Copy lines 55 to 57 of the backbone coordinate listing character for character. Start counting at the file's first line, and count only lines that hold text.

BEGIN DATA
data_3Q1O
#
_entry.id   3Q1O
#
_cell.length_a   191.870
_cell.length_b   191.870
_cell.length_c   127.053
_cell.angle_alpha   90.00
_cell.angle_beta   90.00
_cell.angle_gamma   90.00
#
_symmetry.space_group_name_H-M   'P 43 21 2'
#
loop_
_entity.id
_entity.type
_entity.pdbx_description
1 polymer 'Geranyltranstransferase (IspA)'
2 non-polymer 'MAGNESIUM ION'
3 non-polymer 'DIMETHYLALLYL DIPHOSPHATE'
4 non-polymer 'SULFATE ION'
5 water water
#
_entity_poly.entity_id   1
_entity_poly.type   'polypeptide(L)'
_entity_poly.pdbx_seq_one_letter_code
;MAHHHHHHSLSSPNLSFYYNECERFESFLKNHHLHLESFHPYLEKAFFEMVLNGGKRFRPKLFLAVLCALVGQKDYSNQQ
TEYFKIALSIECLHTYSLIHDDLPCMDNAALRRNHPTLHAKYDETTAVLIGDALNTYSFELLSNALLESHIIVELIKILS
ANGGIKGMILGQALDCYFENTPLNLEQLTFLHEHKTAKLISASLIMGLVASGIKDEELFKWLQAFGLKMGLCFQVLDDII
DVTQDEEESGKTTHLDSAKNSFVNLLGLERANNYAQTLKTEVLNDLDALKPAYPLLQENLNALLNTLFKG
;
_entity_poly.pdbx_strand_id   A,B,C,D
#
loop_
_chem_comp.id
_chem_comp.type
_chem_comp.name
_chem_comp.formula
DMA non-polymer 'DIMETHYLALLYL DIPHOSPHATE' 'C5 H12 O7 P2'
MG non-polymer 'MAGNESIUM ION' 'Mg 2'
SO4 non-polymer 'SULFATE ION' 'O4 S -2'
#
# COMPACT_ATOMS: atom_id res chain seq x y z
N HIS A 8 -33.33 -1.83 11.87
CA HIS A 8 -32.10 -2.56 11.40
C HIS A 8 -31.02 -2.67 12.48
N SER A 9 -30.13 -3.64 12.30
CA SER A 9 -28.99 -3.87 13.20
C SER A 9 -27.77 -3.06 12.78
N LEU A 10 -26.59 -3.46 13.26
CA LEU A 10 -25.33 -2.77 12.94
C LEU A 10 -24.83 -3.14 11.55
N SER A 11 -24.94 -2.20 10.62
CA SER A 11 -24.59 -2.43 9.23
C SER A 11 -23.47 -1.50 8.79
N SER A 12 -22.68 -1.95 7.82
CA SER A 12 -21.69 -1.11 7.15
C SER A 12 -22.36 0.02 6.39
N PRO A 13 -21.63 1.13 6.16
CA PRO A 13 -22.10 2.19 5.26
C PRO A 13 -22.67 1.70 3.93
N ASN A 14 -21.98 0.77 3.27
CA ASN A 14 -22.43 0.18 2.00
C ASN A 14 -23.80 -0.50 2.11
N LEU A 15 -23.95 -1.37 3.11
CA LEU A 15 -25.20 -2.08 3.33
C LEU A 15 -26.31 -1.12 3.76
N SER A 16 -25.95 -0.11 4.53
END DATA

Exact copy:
C SER A 11 -23.47 -1.50 8.79
N SER A 12 -22.68 -1.95 7.82
CA SER A 12 -21.69 -1.11 7.15